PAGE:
Kerry Hart: Curriculum beyond green

Advertisement

Sustainability and green construction are innovative recent trends that have taken off so vigorously they now are almost commonplace. When the faculty and staff at Colorado Mountain College brought the idea for an eco-friendly curriculum and sustainability efforts to campus last year, I thought this would put CMC on the cutting edge of innovation. Although it is meritorious that we move in this direction and become a leader among institutions of higher education, the fact is that sustainability efforts are becoming a necessity. If institutions don't move in this direction, they soon will be out of line with the rest of the country.

In looking at environmental issues, sustainability efforts, and the whole idea of "going green," educational institutions must not only address the sustainability efforts for the physical plant, but also must give consideration to re-aligning the curriculum. At the root of sustainability issues in the curriculum is the importance of educating our students in problem-solving based on morals, ethics and values.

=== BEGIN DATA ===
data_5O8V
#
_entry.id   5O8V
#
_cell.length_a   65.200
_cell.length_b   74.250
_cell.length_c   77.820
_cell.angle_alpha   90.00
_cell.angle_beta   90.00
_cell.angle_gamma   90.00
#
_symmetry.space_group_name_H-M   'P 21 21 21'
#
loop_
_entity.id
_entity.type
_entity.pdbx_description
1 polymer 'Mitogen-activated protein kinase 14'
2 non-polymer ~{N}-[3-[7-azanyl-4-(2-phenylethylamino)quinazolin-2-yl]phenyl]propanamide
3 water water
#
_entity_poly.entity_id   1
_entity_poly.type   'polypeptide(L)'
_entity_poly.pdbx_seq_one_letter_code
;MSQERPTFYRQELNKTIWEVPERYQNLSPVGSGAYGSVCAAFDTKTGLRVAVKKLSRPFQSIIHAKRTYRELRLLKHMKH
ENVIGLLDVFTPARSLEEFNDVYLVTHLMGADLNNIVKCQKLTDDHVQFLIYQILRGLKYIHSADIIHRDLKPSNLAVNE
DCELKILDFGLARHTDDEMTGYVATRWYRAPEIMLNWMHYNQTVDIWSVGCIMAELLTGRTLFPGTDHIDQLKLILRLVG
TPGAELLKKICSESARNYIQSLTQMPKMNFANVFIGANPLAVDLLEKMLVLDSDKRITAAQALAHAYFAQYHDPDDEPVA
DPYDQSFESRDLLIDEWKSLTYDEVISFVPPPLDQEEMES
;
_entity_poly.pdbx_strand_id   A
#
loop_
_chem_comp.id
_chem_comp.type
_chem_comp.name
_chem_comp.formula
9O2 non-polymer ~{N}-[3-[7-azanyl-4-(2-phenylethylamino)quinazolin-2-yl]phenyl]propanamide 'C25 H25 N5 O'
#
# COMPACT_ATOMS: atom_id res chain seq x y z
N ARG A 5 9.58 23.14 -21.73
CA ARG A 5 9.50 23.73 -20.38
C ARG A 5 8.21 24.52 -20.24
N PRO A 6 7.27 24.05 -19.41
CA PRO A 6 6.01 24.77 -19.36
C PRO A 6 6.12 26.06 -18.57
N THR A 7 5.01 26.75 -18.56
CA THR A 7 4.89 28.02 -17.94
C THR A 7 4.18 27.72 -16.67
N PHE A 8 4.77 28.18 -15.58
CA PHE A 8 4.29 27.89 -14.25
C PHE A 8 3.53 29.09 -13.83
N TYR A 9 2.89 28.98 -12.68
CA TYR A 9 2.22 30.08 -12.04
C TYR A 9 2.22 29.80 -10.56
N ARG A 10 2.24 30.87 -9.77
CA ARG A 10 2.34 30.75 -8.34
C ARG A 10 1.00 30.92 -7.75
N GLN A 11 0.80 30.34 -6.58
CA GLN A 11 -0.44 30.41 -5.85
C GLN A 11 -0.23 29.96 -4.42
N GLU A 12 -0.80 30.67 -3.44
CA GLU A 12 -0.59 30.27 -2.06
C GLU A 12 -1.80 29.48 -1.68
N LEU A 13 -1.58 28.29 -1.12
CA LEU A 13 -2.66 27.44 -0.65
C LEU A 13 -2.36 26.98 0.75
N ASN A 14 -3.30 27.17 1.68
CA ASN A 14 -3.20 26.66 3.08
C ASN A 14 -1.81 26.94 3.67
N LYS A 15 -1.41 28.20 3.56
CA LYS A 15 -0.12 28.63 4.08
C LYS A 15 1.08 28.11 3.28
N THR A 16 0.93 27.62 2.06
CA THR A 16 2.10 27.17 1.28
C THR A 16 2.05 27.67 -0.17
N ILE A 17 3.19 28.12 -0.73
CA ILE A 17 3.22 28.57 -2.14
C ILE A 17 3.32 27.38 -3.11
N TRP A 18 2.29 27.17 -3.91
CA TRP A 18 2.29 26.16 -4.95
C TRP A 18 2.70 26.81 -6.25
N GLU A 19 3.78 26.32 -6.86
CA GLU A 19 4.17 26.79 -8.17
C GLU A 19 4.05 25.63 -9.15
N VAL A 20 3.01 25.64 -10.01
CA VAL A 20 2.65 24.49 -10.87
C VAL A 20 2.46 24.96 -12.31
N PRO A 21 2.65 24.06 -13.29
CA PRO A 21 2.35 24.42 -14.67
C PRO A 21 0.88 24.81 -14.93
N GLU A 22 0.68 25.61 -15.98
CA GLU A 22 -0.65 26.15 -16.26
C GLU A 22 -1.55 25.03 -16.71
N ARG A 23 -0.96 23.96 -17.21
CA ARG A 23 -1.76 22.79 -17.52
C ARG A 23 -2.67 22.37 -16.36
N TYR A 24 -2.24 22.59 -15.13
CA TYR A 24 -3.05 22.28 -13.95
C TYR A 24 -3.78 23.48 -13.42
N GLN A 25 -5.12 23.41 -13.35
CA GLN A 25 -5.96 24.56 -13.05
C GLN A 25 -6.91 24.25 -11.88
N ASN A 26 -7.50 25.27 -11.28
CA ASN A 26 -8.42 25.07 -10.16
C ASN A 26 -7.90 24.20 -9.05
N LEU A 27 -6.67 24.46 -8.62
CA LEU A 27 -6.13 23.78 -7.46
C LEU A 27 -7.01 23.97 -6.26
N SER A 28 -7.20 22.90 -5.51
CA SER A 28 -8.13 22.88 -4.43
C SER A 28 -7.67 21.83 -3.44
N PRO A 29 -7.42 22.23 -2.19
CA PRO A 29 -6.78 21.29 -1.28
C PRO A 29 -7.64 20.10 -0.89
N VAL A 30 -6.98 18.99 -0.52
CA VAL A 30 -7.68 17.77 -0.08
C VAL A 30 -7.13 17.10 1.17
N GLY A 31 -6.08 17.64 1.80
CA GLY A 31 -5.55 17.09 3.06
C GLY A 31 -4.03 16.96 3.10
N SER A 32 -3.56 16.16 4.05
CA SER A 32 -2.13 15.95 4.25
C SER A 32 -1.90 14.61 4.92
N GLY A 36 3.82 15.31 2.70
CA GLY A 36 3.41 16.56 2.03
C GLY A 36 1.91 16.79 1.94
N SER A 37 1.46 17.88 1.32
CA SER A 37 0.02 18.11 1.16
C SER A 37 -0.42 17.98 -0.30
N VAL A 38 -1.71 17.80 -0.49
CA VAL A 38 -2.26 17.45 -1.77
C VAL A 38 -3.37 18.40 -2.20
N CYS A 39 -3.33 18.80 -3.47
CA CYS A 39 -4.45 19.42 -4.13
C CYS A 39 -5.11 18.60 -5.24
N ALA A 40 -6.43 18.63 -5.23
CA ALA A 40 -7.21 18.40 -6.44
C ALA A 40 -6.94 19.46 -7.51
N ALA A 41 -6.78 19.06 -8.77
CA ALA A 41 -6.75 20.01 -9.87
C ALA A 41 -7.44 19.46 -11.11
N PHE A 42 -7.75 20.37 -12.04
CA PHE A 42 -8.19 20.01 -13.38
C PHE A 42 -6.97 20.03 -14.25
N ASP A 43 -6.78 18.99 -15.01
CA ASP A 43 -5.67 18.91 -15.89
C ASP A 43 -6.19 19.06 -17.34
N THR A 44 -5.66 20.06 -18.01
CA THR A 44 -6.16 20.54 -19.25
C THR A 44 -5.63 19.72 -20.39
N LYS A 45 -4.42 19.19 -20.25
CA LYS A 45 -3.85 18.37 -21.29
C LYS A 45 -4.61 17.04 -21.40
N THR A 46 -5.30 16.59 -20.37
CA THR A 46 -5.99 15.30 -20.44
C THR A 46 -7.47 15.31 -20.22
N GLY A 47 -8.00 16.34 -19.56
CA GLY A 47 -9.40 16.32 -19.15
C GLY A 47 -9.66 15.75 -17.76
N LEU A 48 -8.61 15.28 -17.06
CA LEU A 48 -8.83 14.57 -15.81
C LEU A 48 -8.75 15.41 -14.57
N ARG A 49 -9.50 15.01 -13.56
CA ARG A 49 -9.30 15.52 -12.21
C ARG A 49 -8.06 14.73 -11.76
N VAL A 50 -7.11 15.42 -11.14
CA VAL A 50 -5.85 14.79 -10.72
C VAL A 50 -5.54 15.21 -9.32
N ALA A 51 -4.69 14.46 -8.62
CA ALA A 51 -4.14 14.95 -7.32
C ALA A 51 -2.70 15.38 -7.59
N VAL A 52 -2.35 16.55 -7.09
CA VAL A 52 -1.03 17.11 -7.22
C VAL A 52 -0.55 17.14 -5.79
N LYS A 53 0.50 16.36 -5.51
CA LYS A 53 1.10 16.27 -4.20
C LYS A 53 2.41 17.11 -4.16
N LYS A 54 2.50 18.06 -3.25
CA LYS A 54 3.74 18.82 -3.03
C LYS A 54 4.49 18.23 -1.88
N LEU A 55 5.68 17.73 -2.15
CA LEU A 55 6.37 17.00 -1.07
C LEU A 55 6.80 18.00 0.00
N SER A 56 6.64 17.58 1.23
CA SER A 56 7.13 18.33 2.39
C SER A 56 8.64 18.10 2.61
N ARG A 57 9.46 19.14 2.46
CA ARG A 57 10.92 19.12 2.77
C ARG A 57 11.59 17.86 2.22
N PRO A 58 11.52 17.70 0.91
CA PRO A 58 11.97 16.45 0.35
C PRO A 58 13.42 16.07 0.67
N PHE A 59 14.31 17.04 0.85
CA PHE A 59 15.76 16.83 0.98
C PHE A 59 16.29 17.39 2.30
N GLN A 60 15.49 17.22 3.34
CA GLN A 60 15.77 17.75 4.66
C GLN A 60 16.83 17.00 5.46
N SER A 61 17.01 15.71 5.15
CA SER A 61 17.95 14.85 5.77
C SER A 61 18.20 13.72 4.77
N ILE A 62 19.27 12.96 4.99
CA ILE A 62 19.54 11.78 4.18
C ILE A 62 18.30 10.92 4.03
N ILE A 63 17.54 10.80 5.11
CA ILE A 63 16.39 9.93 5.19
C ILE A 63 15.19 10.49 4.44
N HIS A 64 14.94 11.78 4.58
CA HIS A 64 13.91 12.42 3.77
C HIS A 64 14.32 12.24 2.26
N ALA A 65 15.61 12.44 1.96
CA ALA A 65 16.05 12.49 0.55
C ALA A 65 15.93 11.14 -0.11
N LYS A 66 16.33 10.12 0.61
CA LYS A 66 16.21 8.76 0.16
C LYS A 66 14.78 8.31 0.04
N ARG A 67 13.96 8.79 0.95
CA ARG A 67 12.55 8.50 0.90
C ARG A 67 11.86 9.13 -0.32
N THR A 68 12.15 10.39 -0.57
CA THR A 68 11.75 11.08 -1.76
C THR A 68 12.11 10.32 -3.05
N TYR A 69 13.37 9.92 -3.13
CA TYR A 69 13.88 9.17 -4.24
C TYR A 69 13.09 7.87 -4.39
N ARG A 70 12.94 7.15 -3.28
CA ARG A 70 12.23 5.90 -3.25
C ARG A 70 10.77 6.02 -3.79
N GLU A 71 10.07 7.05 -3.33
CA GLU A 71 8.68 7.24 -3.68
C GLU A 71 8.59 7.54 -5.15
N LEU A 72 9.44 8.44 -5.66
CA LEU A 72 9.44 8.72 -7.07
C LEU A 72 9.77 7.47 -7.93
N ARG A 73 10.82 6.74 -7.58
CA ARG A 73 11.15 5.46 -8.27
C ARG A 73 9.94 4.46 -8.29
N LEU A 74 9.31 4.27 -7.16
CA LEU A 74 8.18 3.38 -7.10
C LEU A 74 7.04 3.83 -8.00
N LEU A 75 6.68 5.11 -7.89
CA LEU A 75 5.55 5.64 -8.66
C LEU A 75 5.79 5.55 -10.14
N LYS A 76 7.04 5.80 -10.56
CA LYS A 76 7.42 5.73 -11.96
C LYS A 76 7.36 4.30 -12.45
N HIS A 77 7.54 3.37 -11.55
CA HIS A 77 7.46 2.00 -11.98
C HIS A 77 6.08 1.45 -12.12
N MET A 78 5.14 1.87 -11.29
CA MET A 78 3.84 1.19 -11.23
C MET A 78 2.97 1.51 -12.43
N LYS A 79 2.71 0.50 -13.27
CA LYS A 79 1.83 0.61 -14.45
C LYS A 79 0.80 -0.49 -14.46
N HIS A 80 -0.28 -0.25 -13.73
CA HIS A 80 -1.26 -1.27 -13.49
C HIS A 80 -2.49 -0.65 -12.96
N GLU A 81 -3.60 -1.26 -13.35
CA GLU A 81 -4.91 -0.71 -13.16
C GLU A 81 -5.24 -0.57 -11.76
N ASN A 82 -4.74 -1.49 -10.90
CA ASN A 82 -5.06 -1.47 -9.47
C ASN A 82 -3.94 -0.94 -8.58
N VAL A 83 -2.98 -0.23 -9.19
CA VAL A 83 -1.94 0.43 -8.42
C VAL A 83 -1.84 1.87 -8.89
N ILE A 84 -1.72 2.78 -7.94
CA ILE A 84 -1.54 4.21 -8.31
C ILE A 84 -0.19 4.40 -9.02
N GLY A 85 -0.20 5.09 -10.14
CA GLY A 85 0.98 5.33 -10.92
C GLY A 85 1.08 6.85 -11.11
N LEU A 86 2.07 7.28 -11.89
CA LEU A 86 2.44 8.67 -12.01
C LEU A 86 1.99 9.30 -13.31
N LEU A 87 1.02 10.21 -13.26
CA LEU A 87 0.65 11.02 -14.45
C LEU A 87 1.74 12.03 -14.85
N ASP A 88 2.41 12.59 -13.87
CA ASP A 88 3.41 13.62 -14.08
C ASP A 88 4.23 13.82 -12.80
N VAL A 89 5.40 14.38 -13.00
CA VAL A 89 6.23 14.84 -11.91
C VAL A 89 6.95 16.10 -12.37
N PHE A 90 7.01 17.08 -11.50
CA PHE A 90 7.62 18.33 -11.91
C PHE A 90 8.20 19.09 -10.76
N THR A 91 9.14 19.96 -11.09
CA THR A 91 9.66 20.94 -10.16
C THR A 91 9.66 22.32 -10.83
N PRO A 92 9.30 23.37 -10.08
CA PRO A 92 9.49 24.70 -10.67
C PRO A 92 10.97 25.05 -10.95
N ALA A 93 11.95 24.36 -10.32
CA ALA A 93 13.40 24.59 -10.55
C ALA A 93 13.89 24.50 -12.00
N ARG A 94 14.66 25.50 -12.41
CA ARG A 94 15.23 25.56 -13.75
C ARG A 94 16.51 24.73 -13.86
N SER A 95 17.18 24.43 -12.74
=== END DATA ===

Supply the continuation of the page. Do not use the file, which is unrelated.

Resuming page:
Living in a sustainable and environmentally friendly world has profound implications for the types of relationships we establish and nurture with all life: plants, animals and fellow humans. Until we value the sacredness of all life and until the vital necessity of the interrelatedness and interdependence of all nations is realized, there will not be enough effect to curb ocean pollution, acid rain, deforestation, the extinction of species, global warming and the ultimate scourge of nuclear war. Addressing these issues from a moral perspective requires a shift in thinking from the traditional curriculum.

Although many colleges, universities and businesses are "going green," learning to live a truly sustainable life on a rapidly shrinking planet must touch every aspect of our value system. Sustainability means learning to change the way we relate and interact with all life and with each other individually, locally, nationally and internationally.

Dr. Kerry Hart is dean of Colorado Mountain College's Alpine Campus in Steamboat Springs. Contact him at 870-4414 or khart@coloradomtn.edu.

Comments

Use the comment form below to begin a discussion about this content.

Requires free registration

Posting comments requires a free account and verification.